Benalmadena Marina to Cerro Del Moro (mountain with the towers) tough 27 km and 996 m of ascent


This walk involves 3269 feet (996m) of ascent and descent over 17miles, tremendous views of the coast, a visit to a cave, a Buddhist Stupa and an old pueblo. It commences from the beach near Benalmadena Marina, walking through the urban areas of Benalmadena, Arroyo and Benalmadena Pueblo, before going under the motorway to follow the route of the GR249 to the top of Cerro Del Moro (914m/2998feet).This mountain is recognisable from  miles around due to the Telecom towers on the top. We then continued past Mina de la Trinidad (mines) to the Stupa in Benalmadena Pueblo, (the tallest in Europe) then back to the marina, a distance of 17 miles. The walk starts with a fairly steep ascent, but the views from the top are sensational, and it is definitely worth the walk. Public transport can be taken to Benalmadena Pueblo and back, to shorten the walk.

We started the walk in the dark at 8am on the beach beside Burger King, near Benalmádena Marina. After dipping a boot in the sea (and collecting a pebble to leave on the top), we walked behind the marina, then down the next part of the prom with the sun rising over the sea behind us, and arrived at the local landmark of Castle Bil Bil at 8.30am.The prom ends here, and we turned right up Av. Las Palmeras, then followed Av.del Tivoli, and Av. Arroyo Hondo, passing a bull ring at 9.30am. We arrived in Benalmadena Pueblo at 9.40am, going to Dansk bar to order coffee and toast (5€ for two), happy with the 3 miles covered. Whilst walking up the roads we were slightly concerned by the black cloud over the mountains, and hoped that it would lift. But at least it was warm.

We re-traced our steps for 5 minutes, turning left (10.10am) walking up the steep Calle Luis Cernuda. We went past a park with various signs for walks, through a gate, and under the motorway (not very nice). We went straight ahead following the dried up stream bed, with some tree cover. We seemed to have lost the GR 249 white and red markers but the path has new white and yellow markers and heads in the correct direction. We had great views back over the motorway to the coast beyond. An hour after leaving we came to a path junction and continued upwards, reaching the top of the signed PR 57 at 11.05am with a sign for Tajo de la Sabia 1.4km. We were high up, but the motorway can still be heard along with birdsong. The whole mountainside is covered with pretty vegetation, pine trees, and supports a wide variety of little insects, numerous butterflies and small lizards. We turned left arriving at a GR249 sign at 11.40am, before arriving near the top of Cerro Del Moro at 12.20pm (8 miles). We had the feeling that the local council had removed the old red and white signs and replaced them with yellow and white. There had been a steamy heat on the way up, but now the wind was blowing, so we sat behind the map board out of the wind, to eat our lunch.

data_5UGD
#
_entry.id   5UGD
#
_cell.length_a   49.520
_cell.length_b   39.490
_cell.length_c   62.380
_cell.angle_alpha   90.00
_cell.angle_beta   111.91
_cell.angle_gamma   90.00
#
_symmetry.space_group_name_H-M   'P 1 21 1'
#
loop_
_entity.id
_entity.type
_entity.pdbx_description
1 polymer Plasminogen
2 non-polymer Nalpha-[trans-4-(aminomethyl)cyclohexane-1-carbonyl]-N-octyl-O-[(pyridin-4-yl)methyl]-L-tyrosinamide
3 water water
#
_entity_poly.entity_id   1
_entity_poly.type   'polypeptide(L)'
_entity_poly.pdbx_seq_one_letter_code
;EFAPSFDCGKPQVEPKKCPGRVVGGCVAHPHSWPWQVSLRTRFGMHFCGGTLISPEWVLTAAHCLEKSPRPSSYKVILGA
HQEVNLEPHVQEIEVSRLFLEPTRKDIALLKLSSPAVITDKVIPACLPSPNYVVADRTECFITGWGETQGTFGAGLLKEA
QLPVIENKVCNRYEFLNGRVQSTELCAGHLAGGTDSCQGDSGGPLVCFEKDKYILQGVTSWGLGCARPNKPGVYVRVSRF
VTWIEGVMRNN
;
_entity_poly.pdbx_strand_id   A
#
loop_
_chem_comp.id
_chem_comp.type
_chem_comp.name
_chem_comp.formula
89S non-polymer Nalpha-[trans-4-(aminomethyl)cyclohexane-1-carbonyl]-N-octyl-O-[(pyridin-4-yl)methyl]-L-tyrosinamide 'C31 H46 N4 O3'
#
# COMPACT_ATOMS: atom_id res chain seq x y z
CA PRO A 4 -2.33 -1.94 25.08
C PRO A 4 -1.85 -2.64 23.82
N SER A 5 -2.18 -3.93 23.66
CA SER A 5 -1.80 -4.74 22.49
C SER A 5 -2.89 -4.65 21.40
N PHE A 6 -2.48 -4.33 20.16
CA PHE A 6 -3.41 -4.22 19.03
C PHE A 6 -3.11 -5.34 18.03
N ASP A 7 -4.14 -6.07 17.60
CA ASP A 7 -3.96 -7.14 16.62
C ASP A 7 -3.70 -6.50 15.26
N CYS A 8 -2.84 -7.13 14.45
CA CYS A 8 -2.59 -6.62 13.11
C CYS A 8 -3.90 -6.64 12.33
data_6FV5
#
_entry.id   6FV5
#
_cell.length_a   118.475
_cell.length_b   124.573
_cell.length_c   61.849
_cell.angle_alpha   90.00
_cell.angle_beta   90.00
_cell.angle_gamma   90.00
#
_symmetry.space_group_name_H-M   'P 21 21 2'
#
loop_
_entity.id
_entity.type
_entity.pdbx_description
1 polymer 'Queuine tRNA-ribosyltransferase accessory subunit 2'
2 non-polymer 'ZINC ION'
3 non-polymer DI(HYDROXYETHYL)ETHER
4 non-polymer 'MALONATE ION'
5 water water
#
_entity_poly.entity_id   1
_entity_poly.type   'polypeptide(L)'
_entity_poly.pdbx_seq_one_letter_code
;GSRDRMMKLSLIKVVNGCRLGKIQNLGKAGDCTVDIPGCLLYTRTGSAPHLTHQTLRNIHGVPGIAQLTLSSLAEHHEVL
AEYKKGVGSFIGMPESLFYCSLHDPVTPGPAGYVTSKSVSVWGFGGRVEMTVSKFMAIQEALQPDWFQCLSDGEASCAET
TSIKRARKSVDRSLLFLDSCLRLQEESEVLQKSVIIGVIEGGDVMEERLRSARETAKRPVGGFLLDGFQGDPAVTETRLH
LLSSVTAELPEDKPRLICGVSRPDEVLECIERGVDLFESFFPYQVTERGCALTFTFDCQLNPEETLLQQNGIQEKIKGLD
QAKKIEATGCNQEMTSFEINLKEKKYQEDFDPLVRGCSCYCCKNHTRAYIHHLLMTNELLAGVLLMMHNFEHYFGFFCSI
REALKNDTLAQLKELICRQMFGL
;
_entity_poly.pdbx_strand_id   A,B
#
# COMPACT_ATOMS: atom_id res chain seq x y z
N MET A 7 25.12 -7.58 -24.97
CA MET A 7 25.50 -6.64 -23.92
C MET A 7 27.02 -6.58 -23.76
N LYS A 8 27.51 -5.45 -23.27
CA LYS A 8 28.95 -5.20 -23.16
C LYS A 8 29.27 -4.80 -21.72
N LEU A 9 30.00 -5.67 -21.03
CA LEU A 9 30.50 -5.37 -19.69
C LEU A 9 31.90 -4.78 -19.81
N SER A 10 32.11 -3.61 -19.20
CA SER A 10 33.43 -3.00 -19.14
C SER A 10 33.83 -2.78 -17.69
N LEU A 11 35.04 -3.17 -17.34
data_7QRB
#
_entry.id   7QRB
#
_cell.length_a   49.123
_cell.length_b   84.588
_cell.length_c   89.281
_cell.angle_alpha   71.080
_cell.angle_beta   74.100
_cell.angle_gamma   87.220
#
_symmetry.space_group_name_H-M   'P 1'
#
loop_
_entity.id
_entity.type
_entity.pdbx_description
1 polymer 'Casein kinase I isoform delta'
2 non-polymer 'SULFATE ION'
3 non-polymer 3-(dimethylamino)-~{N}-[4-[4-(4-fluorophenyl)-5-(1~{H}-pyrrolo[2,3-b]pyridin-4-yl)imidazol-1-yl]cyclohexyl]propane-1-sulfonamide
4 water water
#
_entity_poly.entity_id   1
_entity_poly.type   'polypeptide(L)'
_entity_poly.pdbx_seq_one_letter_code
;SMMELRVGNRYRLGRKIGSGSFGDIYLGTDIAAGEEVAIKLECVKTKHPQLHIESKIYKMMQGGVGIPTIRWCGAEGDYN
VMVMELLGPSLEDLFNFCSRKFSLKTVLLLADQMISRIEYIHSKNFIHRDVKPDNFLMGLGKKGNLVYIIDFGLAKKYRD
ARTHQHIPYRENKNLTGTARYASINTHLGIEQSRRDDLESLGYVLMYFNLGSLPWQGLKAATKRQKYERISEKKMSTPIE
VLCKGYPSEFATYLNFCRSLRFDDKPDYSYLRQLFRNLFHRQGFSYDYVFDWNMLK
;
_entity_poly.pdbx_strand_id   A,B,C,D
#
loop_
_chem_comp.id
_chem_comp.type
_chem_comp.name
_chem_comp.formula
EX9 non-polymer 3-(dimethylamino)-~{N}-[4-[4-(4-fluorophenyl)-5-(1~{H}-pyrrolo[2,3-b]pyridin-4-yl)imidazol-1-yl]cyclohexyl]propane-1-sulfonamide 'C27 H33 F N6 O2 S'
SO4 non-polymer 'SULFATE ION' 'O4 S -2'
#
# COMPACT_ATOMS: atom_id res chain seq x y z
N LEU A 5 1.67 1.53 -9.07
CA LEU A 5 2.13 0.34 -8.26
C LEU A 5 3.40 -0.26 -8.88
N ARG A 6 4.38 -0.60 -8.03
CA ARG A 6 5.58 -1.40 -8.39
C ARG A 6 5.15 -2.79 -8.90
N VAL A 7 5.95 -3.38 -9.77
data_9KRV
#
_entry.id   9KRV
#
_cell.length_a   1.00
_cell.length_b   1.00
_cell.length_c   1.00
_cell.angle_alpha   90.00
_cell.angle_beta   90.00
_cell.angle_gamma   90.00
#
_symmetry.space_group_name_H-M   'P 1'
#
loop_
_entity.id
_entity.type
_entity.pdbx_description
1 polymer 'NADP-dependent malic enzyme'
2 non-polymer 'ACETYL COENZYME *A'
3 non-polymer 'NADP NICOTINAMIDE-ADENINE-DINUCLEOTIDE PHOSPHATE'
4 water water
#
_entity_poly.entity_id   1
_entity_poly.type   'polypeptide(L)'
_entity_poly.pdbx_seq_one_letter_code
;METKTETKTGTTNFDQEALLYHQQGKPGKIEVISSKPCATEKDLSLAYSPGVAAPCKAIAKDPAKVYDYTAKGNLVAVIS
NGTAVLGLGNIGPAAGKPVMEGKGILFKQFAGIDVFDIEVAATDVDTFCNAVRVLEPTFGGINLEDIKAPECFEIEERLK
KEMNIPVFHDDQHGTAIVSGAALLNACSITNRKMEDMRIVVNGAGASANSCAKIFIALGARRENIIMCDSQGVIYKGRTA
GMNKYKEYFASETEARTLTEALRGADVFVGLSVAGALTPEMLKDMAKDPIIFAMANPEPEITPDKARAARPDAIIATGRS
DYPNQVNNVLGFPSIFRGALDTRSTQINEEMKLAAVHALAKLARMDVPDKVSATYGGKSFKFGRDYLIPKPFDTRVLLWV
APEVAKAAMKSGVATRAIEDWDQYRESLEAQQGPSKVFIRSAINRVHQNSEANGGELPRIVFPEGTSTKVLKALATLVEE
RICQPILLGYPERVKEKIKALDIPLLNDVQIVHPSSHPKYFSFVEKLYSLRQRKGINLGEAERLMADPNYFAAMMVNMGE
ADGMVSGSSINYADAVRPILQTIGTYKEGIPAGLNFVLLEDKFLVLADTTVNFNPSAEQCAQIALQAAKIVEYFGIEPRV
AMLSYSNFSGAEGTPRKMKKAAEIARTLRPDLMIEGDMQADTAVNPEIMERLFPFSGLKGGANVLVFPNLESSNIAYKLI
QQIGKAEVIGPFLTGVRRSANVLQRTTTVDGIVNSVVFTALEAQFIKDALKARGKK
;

We turned left and walked the short distance up the road to the top. Stupendous vistas lay below us, with views to Mijas, Fuengirola, and down the coast to Gibraltar. We were lucky that the earlier black cloud had lifted, with some wispy cloud remaining, but with the wind whistling through the very tall antenna. Leaving the top at 1pm, we went down the road for 100m, then took a path to the left signed to Mijas, we continued winding our way down following the PR-A 58, (not following any more Mijas signs) and arrived at the top of a rocky outpost for more great views. The cloud had now completely cleared (1.30pm). Descending further we arrived at the Caves of Mina Trinidad (268m)-bring a flashlight for further exploration. (At your own risk). Continuing along a wide track, under the motorway, arriving at a main road, we turned right to visit the Stupa, (2.45pm). Unfortunately it was shut till 4.30pm but we have visited it previously. We walked back along the main road to Benalmadena Pueblo re-visiting the cafe where we had eaten breakfast, for a very welcome coffee and toast, before walking back through Benalmadena, heading straight downhill to the sea. Re-joining the promenade, we turned left back towards our starting point, arriving there at 5.30pm.